Opponent Preview: Kansas City Chiefs
Happy weekend, Titans fans! Let’s take a moment to preview this weekend’s opponent: the Kansas City Chiefs.
Andy Reid offenses have always been centered around the principle of mistake free football. The Chiefs don’t really blow anybody away offensively, but the unit is full of gritty players who get the job done week in and week out. Leading the charge is first-year Chief Mitchell Schwartz, who the team signed as a free agent in the offseason. Schwartz has established himself as one of the best right tackles in the NFL and joins forces with former first overall pick Eric Fisher to protect quarterback Alex Smith.
Though Smith isn’t known for picking apart defenses or being a star, he is far from simply a “game manager.” Smith is a high-percentage passer who doesn’t turn the ball over and who has the athleticism to escape the pocket when necessary. Over the last few weeks, Smith has seemed more willing to push the ball downfield, averaging a season high 10.5 yards per completion in his last two games. Part of this is due to the return of established receiver Jeremy Maclin, and the emergence of Tyreek Hill.
Dec 8, 2016; Kansas City, MO, USA; Kansas City Chiefs wide receiver Tyreek Hill (10) celebrates after scoring during the first half against the Oakland Raiders at Arrowhead Stadium. The Chiefs won 21-13. Mandatory Credit: Denny Medley-USA TODAY Sports
Hill, a speedy rookie who ran a 4.29 forty at his Pro Day, was taken by the Chiefs in the fifth round of April’s draft; his draft stock plummeted due to a 2014 arrest for domestic violence. In the Chiefs’ last three games, Hill has found the end zone five times in four different ways: a rush, a punt return, a kick return, and through the air.
After losing Jamaal Charles early in the season to an ankle injury, the Chiefs have turned to the powerful Spencer Ware in the backfield. Ware’s running style is reminiscent of a bowling ball, and he is complimented by the quicker Charcandrick West.
The only “star” on Kansas City’s offense is tight end Travis Kelce. In an age in which tight ends have essentially become oversized wide receivers, Kelce resembles a more traditional tight end; in addition to being a potent receiving threat and quality route runner, Kelce is a phenomenal blocker. Pro Football Focus has Kelce rated as the third best tight end overall in the league, behind only Rob Gronkowski and Greg Olsen. The Chiefs’ offense may not seem scary on paper, but they are potent nonetheless. They have a nice habit of always doing just what’s necessary to earn a victory at the end of the day.
Though not quite as talented top-to-bottom as the defense of the Titans’ Week 14 opponent, the Denver Broncos, the defense of the Chiefs is just as productive. Like Denver, Kansas City has stingy DB’s that create turnovers, stellar pass rushers who make opposing quarterbacks uncomfortable, and sure-tackling defensive linemen.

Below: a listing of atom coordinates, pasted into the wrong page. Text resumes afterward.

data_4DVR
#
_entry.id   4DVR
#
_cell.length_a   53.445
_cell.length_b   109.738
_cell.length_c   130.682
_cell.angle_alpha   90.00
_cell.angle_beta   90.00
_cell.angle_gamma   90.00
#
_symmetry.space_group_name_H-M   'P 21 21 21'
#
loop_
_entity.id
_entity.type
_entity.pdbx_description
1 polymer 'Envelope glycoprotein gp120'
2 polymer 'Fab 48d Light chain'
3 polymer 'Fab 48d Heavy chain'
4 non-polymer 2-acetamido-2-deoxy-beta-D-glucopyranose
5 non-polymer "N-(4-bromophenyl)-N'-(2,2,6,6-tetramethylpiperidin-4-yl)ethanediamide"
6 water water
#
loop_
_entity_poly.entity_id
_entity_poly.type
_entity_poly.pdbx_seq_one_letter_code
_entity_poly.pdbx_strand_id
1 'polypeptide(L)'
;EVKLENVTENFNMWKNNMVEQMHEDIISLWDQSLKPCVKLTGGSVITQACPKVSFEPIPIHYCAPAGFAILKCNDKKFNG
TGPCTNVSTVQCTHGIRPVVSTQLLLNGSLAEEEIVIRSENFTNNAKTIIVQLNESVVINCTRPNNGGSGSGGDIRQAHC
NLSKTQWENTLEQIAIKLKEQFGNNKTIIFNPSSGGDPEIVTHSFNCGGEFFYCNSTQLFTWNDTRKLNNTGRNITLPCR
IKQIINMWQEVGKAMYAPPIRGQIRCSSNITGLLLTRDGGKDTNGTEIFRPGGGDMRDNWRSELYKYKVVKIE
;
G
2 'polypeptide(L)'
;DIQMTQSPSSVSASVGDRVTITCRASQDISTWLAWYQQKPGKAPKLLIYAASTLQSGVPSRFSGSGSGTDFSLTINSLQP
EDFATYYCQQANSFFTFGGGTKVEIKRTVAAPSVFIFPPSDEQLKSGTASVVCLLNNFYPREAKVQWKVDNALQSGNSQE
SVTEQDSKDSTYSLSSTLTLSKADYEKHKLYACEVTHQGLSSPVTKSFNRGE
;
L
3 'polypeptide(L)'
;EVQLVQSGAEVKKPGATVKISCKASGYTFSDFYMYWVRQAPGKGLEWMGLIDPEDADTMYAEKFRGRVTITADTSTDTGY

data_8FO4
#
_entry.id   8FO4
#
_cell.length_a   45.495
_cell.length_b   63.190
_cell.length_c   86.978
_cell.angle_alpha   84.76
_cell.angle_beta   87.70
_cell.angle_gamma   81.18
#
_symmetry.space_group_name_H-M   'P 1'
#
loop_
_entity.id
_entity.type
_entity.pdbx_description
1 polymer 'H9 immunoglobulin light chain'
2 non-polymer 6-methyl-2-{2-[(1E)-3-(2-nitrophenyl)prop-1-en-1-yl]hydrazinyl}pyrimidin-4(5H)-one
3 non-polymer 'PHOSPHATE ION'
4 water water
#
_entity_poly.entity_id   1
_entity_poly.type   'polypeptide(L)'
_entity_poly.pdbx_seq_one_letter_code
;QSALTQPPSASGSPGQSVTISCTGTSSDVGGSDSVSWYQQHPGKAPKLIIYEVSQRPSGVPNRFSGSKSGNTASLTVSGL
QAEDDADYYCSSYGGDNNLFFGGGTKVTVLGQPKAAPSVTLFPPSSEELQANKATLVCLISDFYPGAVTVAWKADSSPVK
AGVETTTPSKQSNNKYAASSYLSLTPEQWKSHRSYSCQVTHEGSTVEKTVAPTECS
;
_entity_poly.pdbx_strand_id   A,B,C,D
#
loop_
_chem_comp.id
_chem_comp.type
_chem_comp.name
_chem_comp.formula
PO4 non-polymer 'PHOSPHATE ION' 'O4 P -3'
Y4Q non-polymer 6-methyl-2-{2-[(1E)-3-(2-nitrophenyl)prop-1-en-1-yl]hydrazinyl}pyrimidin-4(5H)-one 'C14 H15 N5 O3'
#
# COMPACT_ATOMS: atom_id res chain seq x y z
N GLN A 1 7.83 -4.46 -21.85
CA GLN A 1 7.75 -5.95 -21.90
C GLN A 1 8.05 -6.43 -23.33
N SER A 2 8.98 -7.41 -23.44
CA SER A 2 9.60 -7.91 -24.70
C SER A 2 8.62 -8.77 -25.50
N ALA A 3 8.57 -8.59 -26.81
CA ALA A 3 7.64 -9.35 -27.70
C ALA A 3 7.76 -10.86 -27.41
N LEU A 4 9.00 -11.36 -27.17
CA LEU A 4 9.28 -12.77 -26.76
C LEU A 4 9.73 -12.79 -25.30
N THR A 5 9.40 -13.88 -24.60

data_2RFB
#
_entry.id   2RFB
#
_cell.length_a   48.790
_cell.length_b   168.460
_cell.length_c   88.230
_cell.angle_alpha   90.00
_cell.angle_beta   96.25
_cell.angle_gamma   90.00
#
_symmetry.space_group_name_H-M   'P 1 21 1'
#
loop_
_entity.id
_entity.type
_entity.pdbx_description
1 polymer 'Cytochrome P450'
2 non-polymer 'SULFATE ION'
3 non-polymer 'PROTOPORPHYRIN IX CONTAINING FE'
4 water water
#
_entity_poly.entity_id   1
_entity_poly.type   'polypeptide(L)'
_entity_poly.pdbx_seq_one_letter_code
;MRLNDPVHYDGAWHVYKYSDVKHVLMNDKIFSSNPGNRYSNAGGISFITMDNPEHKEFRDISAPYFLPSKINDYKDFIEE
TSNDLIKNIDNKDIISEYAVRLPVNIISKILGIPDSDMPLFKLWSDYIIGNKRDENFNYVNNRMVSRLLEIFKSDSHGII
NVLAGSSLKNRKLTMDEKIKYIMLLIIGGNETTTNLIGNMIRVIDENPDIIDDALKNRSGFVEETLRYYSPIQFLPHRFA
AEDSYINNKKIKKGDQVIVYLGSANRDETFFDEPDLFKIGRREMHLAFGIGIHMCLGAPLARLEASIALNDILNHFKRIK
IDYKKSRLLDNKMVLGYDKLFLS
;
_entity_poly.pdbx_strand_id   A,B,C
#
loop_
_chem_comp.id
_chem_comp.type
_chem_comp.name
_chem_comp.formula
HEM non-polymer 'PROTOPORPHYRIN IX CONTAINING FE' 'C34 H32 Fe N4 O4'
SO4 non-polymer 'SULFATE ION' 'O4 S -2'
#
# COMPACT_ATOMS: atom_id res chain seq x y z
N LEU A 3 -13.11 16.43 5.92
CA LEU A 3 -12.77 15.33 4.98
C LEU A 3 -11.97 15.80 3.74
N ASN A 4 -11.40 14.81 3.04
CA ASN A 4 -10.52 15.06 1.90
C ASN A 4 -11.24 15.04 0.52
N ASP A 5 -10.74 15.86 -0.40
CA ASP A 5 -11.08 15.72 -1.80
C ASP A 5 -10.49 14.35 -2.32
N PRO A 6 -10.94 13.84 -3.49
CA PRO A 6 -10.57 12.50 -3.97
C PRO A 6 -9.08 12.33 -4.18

Dec 8, 2016; Kansas City, MO, USA; Oakland Raiders quarterback Derek Carr (4) is sacked by Kansas City Chiefs linebacker Justin Houston (50) and defensive tackle Rakeem Nunez-Roches (99) during the first half at Arrowhead Stadium. Mandatory Credit: Jay Biggerstaff-USA TODAY Sports
Unlike their offense, the Chiefs’ defense is full of star players, starting with outside linebacker Justin Houston. Since returning from an injury that kept him sidelined for the first ten weeks of the season, Houston has looked like the version of himself that earned a mega contract extension following the 2014 season. His first highlight-reel game of the year came against Denver, when he sacked QB Trevor Siemian three times.
Houston is joined up front by two other very talented edge rushers: Tamba Hali and Dee Ford. After struggling to earn consistent playing time in the first two years of his career, Ford, a former first round pick, has broken out in 2016; he has 10 sacks through twelve games. Hali, a member of the Chiefs since 2006, continues to be a playmaker in the run game.
Kansas City’s secondary also boasts two star players: safety Eric Berry and cornerback Marcus Peters. Both reigning AP award winners (Defensive Rookie of the Year & Comeback Player of the Year), Berry and Peters have continued to make game changing plays in 2016 with their impressive ball skills and ability to go the distance anytime the ball is in their hands. The two players have combined for eight interceptions and two defensive touchdowns this season.
The Chiefs’ defense is also made up of several other talented players, such as safety Ron Parker and forceful nose tackle Dontari Poe. Against the Titans, however, the Chiefs will be without defensive captain and incredibly solid inside linebacker Derrick Johnson; he did not practice this week due to a ruptured achilles he suffered against the Raiders and has subsequently been ruled out.
Kansas City’s extremely tough defense is what allows their offense to take more of a ball control approach. Anytime you have a defense that can be relied upon to not only keep opponents out of the end zone but put points on the board themselves, you will win football games. The Chiefs have won 25 out of their last 28 games, including the postseason, and their defense is a big part of that.
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